In metros, users accessing the video network include staff in the operation center, local monitoring centers and central control centers. The connection may be limited by different bandwidth provided by different networks between stations, inside the local station or other remote places. Connecting systems located in different stations increases demand for high-performance management software and special network infrastructure. Some security providers, such as Teleste and Nice, have introduced special solutions to cater to these requirements.
"An efficient system," said Johan Slotte, Senior Vice President of Video Networks and Corporate Business Development at Teleste, "should include dynamic bandwidth managementability to retrieve and share recorded material efficiently as well as allow recorded material to be stored in different geographical locations if neededwhich ensures real-time access between stations for different user layers while the video is transmitted in peak situations. Meanwhile, security issues including authentication are also being taken care of."
Metro stations, said Hayzler, require solutions that can handle distributed architecture and adapt level of video transmitted to different bandwidth constraints to provide the best quality bandwidth ratio to each user. That might involve a local supervisor at the same station, a remote user connecting over the web or WAN, or a security officer on the move connecting via wireless network.
All these requirements imply that an effective IP video surveillance solution for metros should be flexible enough to support distributed architecture by providing different levels of service to different users (high-quality, real-time video to users located on the local network) with no bandwidth limitations (lower resolution or frame rates to users situated in remote monitoring stations connected over WAN).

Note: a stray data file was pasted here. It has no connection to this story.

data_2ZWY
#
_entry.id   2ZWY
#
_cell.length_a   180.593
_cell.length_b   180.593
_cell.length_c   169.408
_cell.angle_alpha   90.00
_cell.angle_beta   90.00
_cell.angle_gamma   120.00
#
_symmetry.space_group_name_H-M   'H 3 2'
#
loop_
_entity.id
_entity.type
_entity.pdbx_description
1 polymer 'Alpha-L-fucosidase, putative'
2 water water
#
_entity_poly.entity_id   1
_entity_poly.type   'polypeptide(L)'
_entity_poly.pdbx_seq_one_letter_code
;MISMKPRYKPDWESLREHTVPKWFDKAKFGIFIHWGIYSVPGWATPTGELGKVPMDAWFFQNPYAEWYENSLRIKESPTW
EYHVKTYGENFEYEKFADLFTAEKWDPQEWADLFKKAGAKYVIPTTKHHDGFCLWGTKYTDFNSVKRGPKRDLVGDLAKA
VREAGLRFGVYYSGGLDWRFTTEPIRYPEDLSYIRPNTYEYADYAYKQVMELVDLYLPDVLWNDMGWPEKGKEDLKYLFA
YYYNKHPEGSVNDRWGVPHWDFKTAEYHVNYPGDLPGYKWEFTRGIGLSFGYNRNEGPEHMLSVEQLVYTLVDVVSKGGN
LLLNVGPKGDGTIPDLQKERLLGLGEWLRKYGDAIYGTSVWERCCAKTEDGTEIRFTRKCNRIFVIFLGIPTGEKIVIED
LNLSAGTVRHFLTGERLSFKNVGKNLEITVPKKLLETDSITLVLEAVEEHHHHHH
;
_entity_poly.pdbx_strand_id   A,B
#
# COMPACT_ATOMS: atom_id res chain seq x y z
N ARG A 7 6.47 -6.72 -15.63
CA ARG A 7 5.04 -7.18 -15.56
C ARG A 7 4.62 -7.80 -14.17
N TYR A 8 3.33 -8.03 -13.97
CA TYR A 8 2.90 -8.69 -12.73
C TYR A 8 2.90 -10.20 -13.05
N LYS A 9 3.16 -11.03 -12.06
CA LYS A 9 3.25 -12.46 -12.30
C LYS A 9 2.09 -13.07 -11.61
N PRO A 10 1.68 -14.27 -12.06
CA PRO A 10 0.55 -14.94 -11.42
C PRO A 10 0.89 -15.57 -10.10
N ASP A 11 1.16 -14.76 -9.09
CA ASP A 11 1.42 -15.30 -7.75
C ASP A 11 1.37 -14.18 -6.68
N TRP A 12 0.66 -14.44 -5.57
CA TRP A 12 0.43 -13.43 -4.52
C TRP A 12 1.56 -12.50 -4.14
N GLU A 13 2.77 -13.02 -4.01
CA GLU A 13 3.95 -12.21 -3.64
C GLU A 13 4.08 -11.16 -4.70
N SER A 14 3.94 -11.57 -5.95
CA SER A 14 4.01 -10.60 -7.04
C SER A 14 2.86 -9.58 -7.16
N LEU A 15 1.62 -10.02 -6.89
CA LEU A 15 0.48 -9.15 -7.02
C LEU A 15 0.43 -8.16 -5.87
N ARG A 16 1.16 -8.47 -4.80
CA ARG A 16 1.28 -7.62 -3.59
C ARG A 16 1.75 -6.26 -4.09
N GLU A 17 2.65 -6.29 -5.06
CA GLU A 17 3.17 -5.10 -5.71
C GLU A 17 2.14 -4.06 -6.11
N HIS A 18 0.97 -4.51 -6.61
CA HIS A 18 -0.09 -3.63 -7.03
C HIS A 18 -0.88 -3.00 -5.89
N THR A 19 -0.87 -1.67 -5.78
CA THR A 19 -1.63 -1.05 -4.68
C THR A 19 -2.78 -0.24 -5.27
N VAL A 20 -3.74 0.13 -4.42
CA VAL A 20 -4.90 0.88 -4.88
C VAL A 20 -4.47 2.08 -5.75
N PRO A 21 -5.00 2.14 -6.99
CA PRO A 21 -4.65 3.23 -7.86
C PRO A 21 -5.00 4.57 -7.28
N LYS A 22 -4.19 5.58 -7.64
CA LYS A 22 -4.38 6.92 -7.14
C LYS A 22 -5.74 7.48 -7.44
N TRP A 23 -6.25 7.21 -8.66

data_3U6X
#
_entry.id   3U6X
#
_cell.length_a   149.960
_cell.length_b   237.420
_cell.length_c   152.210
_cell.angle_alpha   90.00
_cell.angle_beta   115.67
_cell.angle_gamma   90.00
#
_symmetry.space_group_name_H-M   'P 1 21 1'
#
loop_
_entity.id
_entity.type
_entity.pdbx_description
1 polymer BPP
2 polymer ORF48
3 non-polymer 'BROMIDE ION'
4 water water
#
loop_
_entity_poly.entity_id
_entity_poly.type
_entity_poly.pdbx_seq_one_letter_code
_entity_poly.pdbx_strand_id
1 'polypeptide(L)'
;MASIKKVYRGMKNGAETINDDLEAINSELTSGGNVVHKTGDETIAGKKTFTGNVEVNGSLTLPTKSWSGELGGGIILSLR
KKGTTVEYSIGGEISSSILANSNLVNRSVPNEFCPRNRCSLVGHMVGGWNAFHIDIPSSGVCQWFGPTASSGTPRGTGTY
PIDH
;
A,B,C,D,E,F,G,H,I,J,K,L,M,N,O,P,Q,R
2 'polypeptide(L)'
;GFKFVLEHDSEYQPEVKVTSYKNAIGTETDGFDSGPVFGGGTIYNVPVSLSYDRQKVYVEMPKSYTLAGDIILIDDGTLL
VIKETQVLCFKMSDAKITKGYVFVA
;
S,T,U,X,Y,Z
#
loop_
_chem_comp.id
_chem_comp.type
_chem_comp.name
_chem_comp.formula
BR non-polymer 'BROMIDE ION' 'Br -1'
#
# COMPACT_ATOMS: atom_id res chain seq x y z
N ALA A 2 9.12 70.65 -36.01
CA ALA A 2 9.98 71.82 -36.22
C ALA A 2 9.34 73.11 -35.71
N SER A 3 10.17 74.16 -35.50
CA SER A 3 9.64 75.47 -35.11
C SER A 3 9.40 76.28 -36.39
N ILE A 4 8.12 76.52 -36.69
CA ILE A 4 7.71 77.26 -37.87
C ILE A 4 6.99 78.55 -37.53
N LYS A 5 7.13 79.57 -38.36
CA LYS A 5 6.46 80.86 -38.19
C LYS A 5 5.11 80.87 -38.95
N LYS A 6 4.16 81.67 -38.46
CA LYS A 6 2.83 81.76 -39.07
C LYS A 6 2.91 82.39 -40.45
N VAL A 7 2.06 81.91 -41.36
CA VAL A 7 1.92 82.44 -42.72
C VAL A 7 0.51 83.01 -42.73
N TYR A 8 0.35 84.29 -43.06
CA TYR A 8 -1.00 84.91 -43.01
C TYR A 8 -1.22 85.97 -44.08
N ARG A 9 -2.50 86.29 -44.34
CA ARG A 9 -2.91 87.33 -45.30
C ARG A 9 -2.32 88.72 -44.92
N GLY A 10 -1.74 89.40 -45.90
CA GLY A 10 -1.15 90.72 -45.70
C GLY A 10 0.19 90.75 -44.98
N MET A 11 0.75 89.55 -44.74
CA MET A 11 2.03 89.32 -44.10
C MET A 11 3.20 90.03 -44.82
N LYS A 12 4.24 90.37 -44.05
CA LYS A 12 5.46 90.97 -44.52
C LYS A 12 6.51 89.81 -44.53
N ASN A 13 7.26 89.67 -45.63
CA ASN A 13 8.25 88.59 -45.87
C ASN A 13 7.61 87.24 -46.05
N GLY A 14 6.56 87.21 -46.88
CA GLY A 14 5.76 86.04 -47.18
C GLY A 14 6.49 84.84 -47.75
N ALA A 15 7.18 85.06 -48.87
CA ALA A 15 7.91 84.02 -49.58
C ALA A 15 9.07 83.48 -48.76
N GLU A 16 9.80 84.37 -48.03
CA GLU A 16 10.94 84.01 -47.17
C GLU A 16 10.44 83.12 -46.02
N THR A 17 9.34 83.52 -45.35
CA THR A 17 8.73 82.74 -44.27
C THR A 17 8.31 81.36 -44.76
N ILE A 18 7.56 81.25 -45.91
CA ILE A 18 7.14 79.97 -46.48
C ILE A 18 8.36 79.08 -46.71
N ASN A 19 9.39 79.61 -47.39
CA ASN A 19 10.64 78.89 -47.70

Ring Fiber Optic Backbone & Wireless Communications
To ensure transmission of huge amounts of video data in real time to monitoring sites in different places without delay, connection throughout stations is based on fiber optics. Multi-site networking can be conducted over fiber optic, ISDN or LAN for remote monitoring, said Georg Winkler, Sales Director at Commend International. The basic infrastructure used is based on fiber optics in local area networks.
Data from vehicles to central stations is sent via wireless systems. Most industry experts agree that a fiber-based system is the most reliable and flexible system for metros. "A Wimax system is based on a central point from which signals are transmitted. The fiber capacity is very many times higher than a Wimax system. Each station is wired as a WAN, and then linked over a redundant ring fiber backbone delivering contra-routed GigE throughput. If the IP network is designed properly, it can be a tool for creating a really robust system with a distributed architecture," explained Slotte. For station-to-vehicle communication, wireless broadband mesh networks allow real-time streaming of video footage from inside transit vehicles to any emergency situation.
Barriers to Full IP
Multiple users, limited bandwidth, and a variety of electronic systems and technologies from multiple vendors present challenges. Surprisingly, many systems are still based on older technology, with analog and digital hybrid systems. "IP systems are often isolated, station-specific systems," said Slotte, "and stations often have different types of technologies from multiple vendors. There are relatively few large CCTV systems integrating different station-wide systems into one networked solution. One example of such networked solutions is in Ile de France (around Paris)."